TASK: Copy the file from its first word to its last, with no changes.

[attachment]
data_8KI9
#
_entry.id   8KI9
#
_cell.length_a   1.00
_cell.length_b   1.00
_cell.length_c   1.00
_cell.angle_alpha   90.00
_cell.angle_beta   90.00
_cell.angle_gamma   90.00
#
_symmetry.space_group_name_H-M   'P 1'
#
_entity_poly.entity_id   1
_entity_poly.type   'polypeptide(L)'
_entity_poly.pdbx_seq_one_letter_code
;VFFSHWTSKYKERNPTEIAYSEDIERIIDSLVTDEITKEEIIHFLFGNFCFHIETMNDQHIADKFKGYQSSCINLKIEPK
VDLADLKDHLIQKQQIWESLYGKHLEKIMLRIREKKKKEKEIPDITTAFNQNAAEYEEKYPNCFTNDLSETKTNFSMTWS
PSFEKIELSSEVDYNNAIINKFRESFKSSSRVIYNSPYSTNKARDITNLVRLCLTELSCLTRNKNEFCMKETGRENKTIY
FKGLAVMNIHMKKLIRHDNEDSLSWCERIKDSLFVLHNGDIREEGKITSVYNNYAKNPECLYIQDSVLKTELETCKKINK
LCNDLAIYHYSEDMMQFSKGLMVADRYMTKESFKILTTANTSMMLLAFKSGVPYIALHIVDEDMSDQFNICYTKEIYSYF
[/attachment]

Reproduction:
data_8KI9
#
_entry.id   8KI9
#
_cell.length_a   1.00
_cell.length_b   1.00
_cell.length_c   1.00
_cell.angle_alpha   90.00
_cell.angle_beta   90.00
_cell.angle_gamma   90.00
#
_symmetry.space_group_name_H-M   'P 1'
#
_entity_poly.entity_id   1
_entity_poly.type   'polypeptide(L)'
_entity_poly.pdbx_seq_one_letter_code
;VFFSHWTSKYKERNPTEIAYSEDIERIIDSLVTDEITKEEIIHFLFGNFCFHIETMNDQHIADKFKGYQSSCINLKIEPK
VDLADLKDHLIQKQQIWESLYGKHLEKIMLRIREKKKKEKEIPDITTAFNQNAAEYEEKYPNCFTNDLSETKTNFSMTWS
PSFEKIELSSEVDYNNAIINKFRESFKSSSRVIYNSPYSTNKARDITNLVRLCLTELSCLTRNKNEFCMKETGRENKTIY
FKGLAVMNIHMKKLIRHDNEDSLSWCERIKDSLFVLHNGDIREEGKITSVYNNYAKNPECLYIQDSVLKTELETCKKINK
LCNDLAIYHYSEDMMQFSKGLMVADRYMTKESFKILTTANTSMMLLAFKSGVPYIALHIVDEDMSDQFNICYTKEIYSYF